Feds Crank Up Meth Fight

Judge Seth Norman, left, founder of the Drug Court, leads a tour of the facility with "Drug Czar" John Walters, right, U.S. Attorney General Alberto Gonzales, middle right, and Secretary of Health and Human Services Mike Leavitt, middle left, as the federal officals visit the Davidson County Drug Court in Nashville, Tenn., Thursday, Aug. 18, 2005.
Top officials from the Bush administration announced new efforts to battle methamphetamine abuse, including a training laboratory for police agencies and $16.2 million in grants to focus on treatment of addicts.

Attorney General Alberto Gonzales, Health and Human Services Secretary Mike Leavitt and drug czar John Walters made the announcement Thursday at the Davidson County Drug Court and Treatment Center, the only drug court in the nation with a treatment and residential facility attached.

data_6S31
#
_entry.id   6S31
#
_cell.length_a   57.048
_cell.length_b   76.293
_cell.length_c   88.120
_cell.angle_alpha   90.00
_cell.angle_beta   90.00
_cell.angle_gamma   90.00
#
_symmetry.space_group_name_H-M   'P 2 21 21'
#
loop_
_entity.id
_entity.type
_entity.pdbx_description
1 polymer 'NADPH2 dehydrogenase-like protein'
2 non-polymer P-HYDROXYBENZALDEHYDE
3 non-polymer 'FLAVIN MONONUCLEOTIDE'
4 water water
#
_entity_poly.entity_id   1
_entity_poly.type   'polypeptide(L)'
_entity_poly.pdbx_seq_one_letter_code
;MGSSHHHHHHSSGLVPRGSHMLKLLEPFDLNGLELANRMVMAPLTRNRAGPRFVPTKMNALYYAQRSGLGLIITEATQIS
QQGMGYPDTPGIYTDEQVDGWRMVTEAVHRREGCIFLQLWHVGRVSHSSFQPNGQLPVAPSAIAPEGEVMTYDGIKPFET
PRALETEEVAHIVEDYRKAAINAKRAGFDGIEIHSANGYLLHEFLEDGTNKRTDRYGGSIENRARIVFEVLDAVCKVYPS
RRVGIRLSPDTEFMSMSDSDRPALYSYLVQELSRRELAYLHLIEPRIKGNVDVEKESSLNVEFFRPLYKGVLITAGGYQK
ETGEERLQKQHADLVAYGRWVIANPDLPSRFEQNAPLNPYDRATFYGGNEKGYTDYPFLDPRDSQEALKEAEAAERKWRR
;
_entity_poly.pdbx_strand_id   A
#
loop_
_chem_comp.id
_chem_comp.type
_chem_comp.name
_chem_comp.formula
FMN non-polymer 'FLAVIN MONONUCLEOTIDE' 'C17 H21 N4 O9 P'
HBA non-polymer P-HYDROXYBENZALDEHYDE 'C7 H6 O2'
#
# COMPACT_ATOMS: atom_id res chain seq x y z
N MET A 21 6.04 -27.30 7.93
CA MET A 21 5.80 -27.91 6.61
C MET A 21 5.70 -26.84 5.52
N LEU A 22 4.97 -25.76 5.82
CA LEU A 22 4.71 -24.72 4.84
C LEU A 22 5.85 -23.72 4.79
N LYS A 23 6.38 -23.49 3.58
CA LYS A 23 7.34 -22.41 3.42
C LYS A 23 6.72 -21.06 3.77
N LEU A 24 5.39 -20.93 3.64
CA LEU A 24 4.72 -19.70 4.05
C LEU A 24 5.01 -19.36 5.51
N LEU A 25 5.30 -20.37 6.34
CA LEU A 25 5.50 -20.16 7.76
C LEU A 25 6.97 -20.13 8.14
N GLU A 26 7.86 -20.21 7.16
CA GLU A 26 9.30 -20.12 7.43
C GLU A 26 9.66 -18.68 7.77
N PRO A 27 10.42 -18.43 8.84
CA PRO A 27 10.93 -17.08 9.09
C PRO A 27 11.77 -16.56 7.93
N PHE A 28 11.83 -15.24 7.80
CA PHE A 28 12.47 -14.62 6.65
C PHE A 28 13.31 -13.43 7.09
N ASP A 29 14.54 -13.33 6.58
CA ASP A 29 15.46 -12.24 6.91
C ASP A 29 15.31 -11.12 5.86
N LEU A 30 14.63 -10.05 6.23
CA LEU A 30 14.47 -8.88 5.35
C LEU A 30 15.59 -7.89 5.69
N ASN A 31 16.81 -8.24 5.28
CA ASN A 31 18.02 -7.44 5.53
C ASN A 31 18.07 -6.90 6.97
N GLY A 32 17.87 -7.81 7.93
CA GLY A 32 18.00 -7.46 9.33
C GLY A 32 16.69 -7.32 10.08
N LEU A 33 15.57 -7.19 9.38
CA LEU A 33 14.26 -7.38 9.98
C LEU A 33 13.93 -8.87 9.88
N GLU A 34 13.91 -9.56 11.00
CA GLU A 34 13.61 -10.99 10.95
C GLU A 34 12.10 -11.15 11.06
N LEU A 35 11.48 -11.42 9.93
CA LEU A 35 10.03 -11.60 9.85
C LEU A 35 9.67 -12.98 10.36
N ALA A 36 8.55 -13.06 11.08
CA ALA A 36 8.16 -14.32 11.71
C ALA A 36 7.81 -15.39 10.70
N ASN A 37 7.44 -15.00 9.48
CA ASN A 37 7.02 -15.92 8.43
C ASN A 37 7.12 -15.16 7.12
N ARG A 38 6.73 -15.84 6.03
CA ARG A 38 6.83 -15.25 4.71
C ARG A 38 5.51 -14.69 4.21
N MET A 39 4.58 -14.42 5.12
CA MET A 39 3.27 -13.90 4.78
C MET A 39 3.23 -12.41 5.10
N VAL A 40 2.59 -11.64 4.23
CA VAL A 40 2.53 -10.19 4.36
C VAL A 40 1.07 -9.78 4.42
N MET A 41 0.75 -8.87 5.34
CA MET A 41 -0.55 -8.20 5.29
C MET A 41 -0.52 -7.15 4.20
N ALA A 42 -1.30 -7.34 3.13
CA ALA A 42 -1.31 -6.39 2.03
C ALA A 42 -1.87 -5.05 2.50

"This war has to be strategically fought," Leavitt said. "It's about prevention, it's about treatment and strong enforcement."

Meth, an addictive stimulant that affects the central nervous system, is usually produced in clandestine labs with over-the-counter cold tablets and common household chemicals.

The administration had been criticized as favoring drug abuse prevention over more law enforcement in battling meth. But Walters said the president's $12.4 billion drug control budget is being used "in a balanced way."

"We have to have the treatment and prevention, in addition to security resources," he said.

Bush plans to grant higher priority to the prosecution of meth cooks and repeat offenders. The Justice Department will also establish a forensic science training laboratory to educate federal, state and local law enforcement officers and chemists in the production of meth so that they are better equipped to investigate meth cases.